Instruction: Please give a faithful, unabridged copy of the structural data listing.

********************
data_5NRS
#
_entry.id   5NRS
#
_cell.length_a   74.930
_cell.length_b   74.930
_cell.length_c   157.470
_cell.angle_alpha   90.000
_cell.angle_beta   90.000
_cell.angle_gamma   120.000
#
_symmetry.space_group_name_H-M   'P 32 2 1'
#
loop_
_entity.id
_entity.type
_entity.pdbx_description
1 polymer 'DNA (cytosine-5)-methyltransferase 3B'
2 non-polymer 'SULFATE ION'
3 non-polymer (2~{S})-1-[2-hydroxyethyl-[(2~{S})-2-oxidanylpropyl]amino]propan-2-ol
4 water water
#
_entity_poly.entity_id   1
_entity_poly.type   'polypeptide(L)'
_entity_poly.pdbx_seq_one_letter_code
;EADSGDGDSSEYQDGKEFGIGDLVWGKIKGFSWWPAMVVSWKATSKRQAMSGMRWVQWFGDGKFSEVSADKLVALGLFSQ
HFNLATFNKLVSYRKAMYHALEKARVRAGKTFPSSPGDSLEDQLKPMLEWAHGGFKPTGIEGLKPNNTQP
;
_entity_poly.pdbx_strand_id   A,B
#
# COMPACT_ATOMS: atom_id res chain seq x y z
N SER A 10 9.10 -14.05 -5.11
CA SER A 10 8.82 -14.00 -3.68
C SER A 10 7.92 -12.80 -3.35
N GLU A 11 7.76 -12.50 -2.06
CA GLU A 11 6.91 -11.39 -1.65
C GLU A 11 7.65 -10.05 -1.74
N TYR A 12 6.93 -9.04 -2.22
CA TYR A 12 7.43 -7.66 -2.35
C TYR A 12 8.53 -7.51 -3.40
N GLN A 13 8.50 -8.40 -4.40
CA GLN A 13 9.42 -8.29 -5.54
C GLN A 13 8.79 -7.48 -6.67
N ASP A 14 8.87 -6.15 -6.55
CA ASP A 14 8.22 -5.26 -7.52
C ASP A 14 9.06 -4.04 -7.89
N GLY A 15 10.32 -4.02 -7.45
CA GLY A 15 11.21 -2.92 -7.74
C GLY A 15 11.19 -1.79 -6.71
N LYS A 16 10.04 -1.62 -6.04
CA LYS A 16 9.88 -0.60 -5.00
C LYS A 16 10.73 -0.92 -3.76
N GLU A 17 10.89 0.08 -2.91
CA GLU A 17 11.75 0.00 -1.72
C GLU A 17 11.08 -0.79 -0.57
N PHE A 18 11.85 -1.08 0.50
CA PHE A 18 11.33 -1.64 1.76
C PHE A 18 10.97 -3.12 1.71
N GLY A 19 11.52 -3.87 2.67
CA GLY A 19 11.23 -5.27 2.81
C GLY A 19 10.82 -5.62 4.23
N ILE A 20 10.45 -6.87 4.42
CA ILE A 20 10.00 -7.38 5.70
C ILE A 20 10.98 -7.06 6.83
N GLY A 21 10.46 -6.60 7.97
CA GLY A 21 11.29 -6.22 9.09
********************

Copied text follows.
data_5NRS
#
_entry.id   5NRS
#
_cell.length_a   74.930
_cell.length_b   74.930
_cell.length_c   157.470
_cell.angle_alpha   90.000
_cell.angle_beta   90.000
_cell.angle_gamma   120.000
#
_symmetry.space_group_name_H-M   'P 32 2 1'
#
loop_
_entity.id
_entity.type
_entity.pdbx_description
1 polymer 'DNA (cytosine-5)-methyltransferase 3B'
2 non-polymer 'SULFATE ION'
3 non-polymer (2~{S})-1-[2-hydroxyethyl-[(2~{S})-2-oxidanylpropyl]amino]propan-2-ol
4 water water
#
_entity_poly.entity_id   1
_entity_poly.type   'polypeptide(L)'
_entity_poly.pdbx_seq_one_letter_code
;EADSGDGDSSEYQDGKEFGIGDLVWGKIKGFSWWPAMVVSWKATSKRQAMSGMRWVQWFGDGKFSEVSADKLVALGLFSQ
HFNLATFNKLVSYRKAMYHALEKARVRAGKTFPSSPGDSLEDQLKPMLEWAHGGFKPTGIEGLKPNNTQP
;
_entity_poly.pdbx_strand_id   A,B
#
# COMPACT_ATOMS: atom_id res chain seq x y z
N SER A 10 9.10 -14.05 -5.11
CA SER A 10 8.82 -14.00 -3.68
C SER A 10 7.92 -12.80 -3.35
N GLU A 11 7.76 -12.50 -2.06
CA GLU A 11 6.91 -11.39 -1.65
C GLU A 11 7.65 -10.05 -1.74
N TYR A 12 6.93 -9.04 -2.22
CA TYR A 12 7.43 -7.66 -2.35
C TYR A 12 8.53 -7.51 -3.40
N GLN A 13 8.50 -8.40 -4.40
CA GLN A 13 9.42 -8.29 -5.54
C GLN A 13 8.79 -7.48 -6.67
N ASP A 14 8.87 -6.15 -6.55
CA ASP A 14 8.22 -5.26 -7.52
C ASP A 14 9.06 -4.04 -7.89
N GLY A 15 10.32 -4.02 -7.45
CA GLY A 15 11.21 -2.92 -7.74
C GLY A 15 11.19 -1.79 -6.71
N LYS A 16 10.04 -1.62 -6.04
CA LYS A 16 9.88 -0.60 -5.00
C LYS A 16 10.73 -0.92 -3.76
N GLU A 17 10.89 0.08 -2.91
CA GLU A 17 11.75 0.00 -1.72
C GLU A 17 11.08 -0.79 -0.57
N PHE A 18 11.85 -1.08 0.50
CA PHE A 18 11.33 -1.64 1.76
C PHE A 18 10.97 -3.12 1.71
N GLY A 19 11.52 -3.87 2.67
CA GLY A 19 11.23 -5.27 2.81
C GLY A 19 10.82 -5.62 4.23
N ILE A 20 10.45 -6.87 4.42
CA ILE A 20 10.00 -7.38 5.70
C ILE A 20 10.98 -7.06 6.83
N GLY A 21 10.46 -6.60 7.97
CA GLY A 21 11.29 -6.22 9.09